October 27th, 2011 by Brian Schwartz – Comments (0)
From time to time the characters in Larry McMurtry’s great novel “Lonesome Dove” (after one of whom, the stalwart Woodrow McCall, Woodrow’s is named) got restless and when they did they’d talk of going north. One day they did, headed from Texas to Montana, and their journey took years to make. If they made that trip today, they might take route 75, which runs from Dallas through Tulsa clear up to Winnipeg in Manitoba. And they’d surely make a quick detour at Tulsa, head up Peoria through those ramshackle country towns just north, past Donny Teel’s barbecue in Sperry and on four more miles to the first traffic light, where they’d turn left, past the old redbrick buildings that make up downtown Skiatook, past the storefront churches, the bar and the barber shop until they came to this old redbrick building.
That’s Woodrow’s Restaurant. The characters of Lonesome Dove like good simple food that’s really well prepared, provided it’s not gussied up and pretentious. So I think they’d like the chow at Woodrow’s just fine. They don’t mind a place that’s a little gussied up provided it’s staffed and patronized by friendly local people, and I think they’d feel at home here in downtown Skiatook.
If they came before 11 AM, they could get a full breakfast, and it’s cheap. Two eggs with two pork chops are $8 and prices go down from there. After 11 and through to closing (and note that Woodrow’s takes a 3 hour break in the afternoon), there’s burgers, sandwiches and huge steaks (most steaks are $22). But if they came on Tuesday, as we did, they’d probably ask for this.
It’s the $6 Tuesday special. Chicken-fried steak. (It’s available other days for $10, including 2 sides.) It’s a nice tasty steak (though I must confess I’ve had better at some places in Tulsa). I don’t think Lonesome Dove cowboys favor salads, but if they did, the Cobb Salad ($9) here could fill the hungriest cowhand.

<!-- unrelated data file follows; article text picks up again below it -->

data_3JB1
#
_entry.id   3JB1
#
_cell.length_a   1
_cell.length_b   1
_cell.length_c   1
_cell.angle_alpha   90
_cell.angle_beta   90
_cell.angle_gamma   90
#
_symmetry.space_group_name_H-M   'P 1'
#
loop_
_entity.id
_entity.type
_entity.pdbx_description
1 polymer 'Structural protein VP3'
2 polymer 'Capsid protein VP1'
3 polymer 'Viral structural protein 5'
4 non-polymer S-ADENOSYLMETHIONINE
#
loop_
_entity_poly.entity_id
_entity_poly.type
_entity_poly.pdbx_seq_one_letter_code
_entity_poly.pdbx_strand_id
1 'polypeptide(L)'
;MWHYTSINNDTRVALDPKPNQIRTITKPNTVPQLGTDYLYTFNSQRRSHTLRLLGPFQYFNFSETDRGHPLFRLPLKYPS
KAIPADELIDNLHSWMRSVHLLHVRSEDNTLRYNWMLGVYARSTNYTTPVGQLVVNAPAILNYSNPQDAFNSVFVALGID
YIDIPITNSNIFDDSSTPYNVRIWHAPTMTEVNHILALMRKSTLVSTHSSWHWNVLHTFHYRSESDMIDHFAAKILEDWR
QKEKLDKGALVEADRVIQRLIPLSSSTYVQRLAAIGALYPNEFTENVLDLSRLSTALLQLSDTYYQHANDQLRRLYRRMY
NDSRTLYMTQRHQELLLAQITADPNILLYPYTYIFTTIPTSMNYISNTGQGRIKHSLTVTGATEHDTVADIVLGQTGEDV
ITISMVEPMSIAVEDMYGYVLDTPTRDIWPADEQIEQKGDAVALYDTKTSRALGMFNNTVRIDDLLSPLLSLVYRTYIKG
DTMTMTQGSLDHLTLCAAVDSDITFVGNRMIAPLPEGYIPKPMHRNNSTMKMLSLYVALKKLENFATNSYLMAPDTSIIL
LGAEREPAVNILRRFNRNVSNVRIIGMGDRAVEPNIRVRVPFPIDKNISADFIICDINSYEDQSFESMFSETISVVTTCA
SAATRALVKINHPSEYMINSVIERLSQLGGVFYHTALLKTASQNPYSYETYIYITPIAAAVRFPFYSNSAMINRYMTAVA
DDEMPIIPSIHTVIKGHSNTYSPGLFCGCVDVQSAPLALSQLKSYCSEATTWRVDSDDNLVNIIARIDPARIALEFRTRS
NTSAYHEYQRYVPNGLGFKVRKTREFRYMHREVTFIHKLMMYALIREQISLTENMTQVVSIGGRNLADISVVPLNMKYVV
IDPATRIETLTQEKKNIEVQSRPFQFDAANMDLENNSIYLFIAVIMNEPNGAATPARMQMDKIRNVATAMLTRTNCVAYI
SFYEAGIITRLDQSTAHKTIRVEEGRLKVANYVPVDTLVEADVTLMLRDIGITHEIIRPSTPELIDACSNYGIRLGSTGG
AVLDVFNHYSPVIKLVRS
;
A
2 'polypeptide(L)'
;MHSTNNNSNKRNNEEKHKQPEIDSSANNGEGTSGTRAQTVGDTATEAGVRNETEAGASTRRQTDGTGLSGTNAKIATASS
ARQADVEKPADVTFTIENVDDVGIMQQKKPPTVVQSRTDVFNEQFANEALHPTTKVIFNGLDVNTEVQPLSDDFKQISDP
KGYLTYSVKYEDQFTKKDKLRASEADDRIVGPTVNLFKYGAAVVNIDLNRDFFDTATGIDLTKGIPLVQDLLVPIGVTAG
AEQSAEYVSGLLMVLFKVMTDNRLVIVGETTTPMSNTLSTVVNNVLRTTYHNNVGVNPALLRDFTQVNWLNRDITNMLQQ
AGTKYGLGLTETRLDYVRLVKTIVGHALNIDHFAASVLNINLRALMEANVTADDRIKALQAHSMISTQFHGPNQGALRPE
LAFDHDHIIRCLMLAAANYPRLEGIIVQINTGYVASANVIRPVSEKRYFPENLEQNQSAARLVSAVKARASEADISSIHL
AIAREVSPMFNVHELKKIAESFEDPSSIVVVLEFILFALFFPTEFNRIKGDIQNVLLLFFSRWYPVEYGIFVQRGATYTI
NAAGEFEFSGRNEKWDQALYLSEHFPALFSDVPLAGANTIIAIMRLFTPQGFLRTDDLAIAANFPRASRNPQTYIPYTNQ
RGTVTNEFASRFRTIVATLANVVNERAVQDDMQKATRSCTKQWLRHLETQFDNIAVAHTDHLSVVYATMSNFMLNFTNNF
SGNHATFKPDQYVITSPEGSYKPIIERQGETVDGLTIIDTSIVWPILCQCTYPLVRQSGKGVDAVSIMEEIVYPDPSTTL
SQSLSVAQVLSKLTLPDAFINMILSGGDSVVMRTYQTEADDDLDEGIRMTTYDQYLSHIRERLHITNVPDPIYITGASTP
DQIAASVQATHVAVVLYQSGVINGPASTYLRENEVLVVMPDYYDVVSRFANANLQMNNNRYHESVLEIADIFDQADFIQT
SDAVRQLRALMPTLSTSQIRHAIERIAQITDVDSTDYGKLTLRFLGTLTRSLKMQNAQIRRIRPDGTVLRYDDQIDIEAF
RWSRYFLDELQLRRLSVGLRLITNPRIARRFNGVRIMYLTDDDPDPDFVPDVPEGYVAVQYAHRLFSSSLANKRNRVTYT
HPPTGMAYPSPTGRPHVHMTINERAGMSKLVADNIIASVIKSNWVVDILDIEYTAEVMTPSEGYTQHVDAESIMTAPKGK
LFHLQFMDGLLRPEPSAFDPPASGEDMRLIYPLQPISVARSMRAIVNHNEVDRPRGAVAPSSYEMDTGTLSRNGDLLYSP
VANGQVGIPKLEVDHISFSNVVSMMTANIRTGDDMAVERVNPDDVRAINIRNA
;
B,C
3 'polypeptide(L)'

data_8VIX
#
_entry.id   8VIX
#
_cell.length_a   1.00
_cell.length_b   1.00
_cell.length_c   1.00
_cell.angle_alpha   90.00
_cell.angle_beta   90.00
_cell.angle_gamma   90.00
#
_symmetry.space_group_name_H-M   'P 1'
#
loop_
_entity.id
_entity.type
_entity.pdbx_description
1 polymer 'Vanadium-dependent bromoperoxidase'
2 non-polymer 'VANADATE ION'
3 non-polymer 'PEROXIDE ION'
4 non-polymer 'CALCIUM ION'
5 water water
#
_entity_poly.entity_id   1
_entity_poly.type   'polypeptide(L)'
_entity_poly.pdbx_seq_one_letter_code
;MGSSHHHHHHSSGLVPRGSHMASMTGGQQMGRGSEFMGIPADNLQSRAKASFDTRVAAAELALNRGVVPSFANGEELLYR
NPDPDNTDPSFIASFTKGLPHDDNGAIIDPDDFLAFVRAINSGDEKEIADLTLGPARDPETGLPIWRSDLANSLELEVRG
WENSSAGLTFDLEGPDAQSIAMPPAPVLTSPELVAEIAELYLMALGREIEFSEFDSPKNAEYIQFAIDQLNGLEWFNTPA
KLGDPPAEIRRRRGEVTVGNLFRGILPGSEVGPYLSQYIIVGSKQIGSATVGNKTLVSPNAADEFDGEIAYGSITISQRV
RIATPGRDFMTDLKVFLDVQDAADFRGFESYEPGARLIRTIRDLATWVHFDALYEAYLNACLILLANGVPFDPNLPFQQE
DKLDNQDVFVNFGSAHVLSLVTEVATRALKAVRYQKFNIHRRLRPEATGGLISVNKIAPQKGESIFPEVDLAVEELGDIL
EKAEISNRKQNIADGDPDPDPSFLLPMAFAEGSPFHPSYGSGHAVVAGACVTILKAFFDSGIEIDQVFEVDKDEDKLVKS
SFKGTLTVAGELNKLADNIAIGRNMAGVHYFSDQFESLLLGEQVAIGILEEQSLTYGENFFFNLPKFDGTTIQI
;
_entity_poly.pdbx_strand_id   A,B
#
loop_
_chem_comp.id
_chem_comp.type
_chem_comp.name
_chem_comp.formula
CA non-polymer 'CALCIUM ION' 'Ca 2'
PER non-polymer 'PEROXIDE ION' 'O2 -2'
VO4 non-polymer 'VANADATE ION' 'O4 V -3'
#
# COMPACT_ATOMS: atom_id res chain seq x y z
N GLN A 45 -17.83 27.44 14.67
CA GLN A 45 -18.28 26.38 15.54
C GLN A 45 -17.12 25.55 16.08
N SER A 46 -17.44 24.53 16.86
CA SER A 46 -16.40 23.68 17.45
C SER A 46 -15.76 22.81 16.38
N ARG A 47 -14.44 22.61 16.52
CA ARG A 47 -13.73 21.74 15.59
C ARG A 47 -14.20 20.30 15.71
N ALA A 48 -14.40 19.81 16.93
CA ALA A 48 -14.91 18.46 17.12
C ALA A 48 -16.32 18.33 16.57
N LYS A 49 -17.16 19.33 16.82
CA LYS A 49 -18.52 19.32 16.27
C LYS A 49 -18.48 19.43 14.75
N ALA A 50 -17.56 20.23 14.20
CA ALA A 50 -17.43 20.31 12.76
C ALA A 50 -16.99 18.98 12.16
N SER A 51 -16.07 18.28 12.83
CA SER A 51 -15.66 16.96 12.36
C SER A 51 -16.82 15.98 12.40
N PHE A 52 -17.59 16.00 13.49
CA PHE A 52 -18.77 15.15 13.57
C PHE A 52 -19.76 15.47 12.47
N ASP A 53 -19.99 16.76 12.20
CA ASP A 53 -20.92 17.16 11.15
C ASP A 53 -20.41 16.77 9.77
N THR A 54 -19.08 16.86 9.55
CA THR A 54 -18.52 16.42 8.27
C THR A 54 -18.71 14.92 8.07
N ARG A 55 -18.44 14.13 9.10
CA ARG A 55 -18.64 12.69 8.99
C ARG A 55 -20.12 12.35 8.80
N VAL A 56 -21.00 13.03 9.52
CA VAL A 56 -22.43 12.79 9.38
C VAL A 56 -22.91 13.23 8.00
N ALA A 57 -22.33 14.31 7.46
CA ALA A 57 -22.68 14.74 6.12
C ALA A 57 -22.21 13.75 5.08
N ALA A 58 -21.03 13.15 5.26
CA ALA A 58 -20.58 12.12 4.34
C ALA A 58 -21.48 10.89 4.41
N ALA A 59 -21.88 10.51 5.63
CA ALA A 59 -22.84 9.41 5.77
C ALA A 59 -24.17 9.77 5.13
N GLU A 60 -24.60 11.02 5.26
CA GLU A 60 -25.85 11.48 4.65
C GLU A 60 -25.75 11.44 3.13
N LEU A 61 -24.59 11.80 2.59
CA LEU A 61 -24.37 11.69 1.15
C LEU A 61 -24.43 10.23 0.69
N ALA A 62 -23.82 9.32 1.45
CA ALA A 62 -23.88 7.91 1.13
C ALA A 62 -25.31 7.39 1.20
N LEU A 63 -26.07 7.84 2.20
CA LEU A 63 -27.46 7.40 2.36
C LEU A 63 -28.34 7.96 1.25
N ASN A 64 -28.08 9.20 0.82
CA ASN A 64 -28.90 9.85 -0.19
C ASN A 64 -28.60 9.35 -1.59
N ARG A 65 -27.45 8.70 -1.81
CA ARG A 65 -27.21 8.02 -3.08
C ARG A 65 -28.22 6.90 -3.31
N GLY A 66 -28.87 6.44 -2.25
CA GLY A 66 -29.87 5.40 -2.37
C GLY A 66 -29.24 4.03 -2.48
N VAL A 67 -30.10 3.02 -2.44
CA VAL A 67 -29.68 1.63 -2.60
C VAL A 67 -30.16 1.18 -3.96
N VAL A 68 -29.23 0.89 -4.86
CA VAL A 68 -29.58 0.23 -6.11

That’s a big big dinner plate. It’s about the biggest salad I’ve ever seen.
Now here’s what I got.
It’s grilled quail ($14). Two big beauties, perfectly grilled, tender, with lots of flavorful meat. Like chicken, but better, and I do believe that this was how chicken used to taste, years and years ago. You get 2 sides with any entree, and I got mashed potatoes (good, but too much black pepper) and bourbon carrots (excellent, with a great sweet bourbon glaze). I’m sure the Lonesome Dove people would have liked the quail (they do eat quail’s eggs at one point in the book) but if they didn’t, I don’t care. I loved them. But I know that they would have loved the dessert.
Home-baked buttermilk pie. ($5) Everybody does.
104 E. Rogers Blvd
(take Peoria Av north — it becomes Oklahoma State Highway 11 – to the traffic light around 145 Street North, and then turn left. You can also take route 75, but it ends up being longer. And if you miss your exit you might end up in Winnipeg.)
Open daily from 6 AM to 2 PM and from 5 PM to close, probably around 9 PM or so.
Here’s a scene from a memorable documentary on Winnipeg, northern terminus of Route 75.
Born in NYC, age 0, on my birthday. College in Oxford at age 16. Law School in New Haven, Conn. 6 years travel in Africa and Asia. Haven’t done much lately. Still, I’m the only Tulsa member of the little-known Omega Society. www.theomegasociety.com
I speak enough Chinese to order food not on any English menu. Spanish French Italian too (not fluently but food-ently) My favorite restaurant is Jean-Georges in New York. But those NYC chefs would sell their soul to get the produce available from the farms around Inola.
“A writer writes alone. His words tumble forth from a magical inner void that is mysterious even to himself, and that no one else can enter.” And yet, the most important thing to me the writer is YOU. Without you to hear them, my words are worth less than silence.